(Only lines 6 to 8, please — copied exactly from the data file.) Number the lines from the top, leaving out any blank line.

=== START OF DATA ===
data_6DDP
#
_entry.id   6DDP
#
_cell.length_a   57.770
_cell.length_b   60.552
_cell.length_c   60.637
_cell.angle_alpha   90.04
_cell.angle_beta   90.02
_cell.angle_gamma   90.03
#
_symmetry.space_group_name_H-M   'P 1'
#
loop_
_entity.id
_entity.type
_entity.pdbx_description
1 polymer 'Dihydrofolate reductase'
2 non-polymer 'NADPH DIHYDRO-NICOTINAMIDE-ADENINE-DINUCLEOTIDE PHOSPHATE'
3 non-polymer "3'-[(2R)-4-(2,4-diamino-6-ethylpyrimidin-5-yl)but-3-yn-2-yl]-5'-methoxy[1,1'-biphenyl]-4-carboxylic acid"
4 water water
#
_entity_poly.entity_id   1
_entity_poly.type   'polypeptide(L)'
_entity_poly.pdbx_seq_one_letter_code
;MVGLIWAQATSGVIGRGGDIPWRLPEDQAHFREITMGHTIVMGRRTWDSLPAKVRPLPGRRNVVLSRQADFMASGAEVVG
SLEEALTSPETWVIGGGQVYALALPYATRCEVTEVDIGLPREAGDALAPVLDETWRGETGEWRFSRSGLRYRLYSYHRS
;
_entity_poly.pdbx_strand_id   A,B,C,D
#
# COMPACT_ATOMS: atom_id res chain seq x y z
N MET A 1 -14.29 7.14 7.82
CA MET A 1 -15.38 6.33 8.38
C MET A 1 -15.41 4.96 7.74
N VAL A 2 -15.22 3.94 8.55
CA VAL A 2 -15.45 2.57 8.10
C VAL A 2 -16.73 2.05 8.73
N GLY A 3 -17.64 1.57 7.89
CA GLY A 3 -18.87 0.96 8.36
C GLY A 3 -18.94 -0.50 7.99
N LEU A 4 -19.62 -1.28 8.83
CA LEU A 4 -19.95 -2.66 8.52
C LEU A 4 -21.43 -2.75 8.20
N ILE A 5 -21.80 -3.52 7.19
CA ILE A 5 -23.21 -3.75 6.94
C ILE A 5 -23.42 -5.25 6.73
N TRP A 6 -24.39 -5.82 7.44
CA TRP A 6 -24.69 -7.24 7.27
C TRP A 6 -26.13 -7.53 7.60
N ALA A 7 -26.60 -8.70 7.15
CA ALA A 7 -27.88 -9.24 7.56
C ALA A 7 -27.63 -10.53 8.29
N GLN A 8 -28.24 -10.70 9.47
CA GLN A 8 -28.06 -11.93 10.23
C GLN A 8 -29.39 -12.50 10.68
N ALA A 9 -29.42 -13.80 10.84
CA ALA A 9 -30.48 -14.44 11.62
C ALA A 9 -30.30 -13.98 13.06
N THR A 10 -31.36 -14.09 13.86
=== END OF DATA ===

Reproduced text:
_cell.length_b   60.552
_cell.length_c   60.637
_cell.angle_alpha   90.04